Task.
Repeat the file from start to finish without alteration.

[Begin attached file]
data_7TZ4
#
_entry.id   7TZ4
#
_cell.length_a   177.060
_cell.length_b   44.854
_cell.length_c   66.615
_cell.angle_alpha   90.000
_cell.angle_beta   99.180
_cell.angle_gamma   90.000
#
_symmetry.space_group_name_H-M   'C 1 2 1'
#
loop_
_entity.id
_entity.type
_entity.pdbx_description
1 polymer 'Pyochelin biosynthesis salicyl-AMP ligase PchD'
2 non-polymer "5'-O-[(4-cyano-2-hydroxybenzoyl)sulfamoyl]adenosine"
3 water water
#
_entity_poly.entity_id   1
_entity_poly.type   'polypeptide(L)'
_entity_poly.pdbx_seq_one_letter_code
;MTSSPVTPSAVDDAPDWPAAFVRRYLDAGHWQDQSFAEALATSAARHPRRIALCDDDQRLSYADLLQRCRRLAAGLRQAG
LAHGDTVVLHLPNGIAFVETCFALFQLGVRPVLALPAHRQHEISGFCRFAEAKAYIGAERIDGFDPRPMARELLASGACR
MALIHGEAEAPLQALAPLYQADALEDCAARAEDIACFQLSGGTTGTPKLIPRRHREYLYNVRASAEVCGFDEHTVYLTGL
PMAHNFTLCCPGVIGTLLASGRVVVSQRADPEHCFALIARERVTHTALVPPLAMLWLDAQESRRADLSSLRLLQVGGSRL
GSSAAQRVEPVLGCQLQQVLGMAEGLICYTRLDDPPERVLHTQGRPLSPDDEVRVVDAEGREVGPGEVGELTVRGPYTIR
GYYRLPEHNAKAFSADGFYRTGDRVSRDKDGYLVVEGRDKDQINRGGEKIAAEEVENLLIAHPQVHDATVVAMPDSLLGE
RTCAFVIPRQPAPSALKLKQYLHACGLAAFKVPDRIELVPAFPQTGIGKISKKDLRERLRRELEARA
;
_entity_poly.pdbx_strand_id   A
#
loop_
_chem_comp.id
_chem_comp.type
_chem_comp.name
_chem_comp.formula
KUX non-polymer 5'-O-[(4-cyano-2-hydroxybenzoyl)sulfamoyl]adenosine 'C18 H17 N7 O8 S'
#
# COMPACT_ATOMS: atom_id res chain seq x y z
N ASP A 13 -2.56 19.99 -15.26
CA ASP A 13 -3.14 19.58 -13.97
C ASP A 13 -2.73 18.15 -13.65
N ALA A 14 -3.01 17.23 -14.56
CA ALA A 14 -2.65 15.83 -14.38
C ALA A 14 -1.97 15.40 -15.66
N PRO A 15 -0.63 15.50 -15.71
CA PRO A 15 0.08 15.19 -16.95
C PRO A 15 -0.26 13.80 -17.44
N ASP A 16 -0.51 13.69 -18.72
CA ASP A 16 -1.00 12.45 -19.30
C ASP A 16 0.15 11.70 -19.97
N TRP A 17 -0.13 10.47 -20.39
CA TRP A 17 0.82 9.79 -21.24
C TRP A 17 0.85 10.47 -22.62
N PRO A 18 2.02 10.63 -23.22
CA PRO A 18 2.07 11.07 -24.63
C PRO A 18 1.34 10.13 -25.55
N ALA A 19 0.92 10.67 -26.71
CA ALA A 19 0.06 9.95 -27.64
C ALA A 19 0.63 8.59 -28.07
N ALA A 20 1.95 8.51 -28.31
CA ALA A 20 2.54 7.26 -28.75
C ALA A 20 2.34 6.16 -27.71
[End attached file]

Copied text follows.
data_7TZ4
#
_entry.id   7TZ4
#
_cell.length_a   177.060
_cell.length_b   44.854
_cell.length_c   66.615
_cell.angle_alpha   90.000
_cell.angle_beta   99.180
_cell.angle_gamma   90.000
#
_symmetry.space_group_name_H-M   'C 1 2 1'
#
loop_
_entity.id
_entity.type
_entity.pdbx_description
1 polymer 'Pyochelin biosynthesis salicyl-AMP ligase PchD'
2 non-polymer "5'-O-[(4-cyano-2-hydroxybenzoyl)sulfamoyl]adenosine"
3 water water
#
_entity_poly.entity_id   1
_entity_poly.type   'polypeptide(L)'
_entity_poly.pdbx_seq_one_letter_code
;MTSSPVTPSAVDDAPDWPAAFVRRYLDAGHWQDQSFAEALATSAARHPRRIALCDDDQRLSYADLLQRCRRLAAGLRQAG
LAHGDTVVLHLPNGIAFVETCFALFQLGVRPVLALPAHRQHEISGFCRFAEAKAYIGAERIDGFDPRPMARELLASGACR
MALIHGEAEAPLQALAPLYQADALEDCAARAEDIACFQLSGGTTGTPKLIPRRHREYLYNVRASAEVCGFDEHTVYLTGL
PMAHNFTLCCPGVIGTLLASGRVVVSQRADPEHCFALIARERVTHTALVPPLAMLWLDAQESRRADLSSLRLLQVGGSRL
GSSAAQRVEPVLGCQLQQVLGMAEGLICYTRLDDPPERVLHTQGRPLSPDDEVRVVDAEGREVGPGEVGELTVRGPYTIR
GYYRLPEHNAKAFSADGFYRTGDRVSRDKDGYLVVEGRDKDQINRGGEKIAAEEVENLLIAHPQVHDATVVAMPDSLLGE
RTCAFVIPRQPAPSALKLKQYLHACGLAAFKVPDRIELVPAFPQTGIGKISKKDLRERLRRELEARA
;
_entity_poly.pdbx_strand_id   A
#
loop_
_chem_comp.id
_chem_comp.type
_chem_comp.name
_chem_comp.formula
KUX non-polymer 5'-O-[(4-cyano-2-hydroxybenzoyl)sulfamoyl]adenosine 'C18 H17 N7 O8 S'
#
# COMPACT_ATOMS: atom_id res chain seq x y z
N ASP A 13 -2.56 19.99 -15.26
CA ASP A 13 -3.14 19.58 -13.97
C ASP A 13 -2.73 18.15 -13.65
N ALA A 14 -3.01 17.23 -14.56
CA ALA A 14 -2.65 15.83 -14.38
C ALA A 14 -1.97 15.40 -15.66
N PRO A 15 -0.63 15.50 -15.71
CA PRO A 15 0.08 15.19 -16.95
C PRO A 15 -0.26 13.80 -17.44
N ASP A 16 -0.51 13.69 -18.72
CA ASP A 16 -1.00 12.45 -19.30
C ASP A 16 0.15 11.70 -19.97
N TRP A 17 -0.13 10.47 -20.39
CA TRP A 17 0.82 9.79 -21.24
C TRP A 17 0.85 10.47 -22.62
N PRO A 18 2.02 10.63 -23.22
CA PRO A 18 2.07 11.07 -24.63
C PRO A 18 1.34 10.13 -25.55
N ALA A 19 0.92 10.67 -26.71
CA ALA A 19 0.06 9.95 -27.64
C ALA A 19 0.63 8.59 -28.07
N ALA A 20 1.95 8.51 -28.31
CA ALA A 20 2.54 7.26 -28.75
C ALA A 20 2.34 6.16 -27.71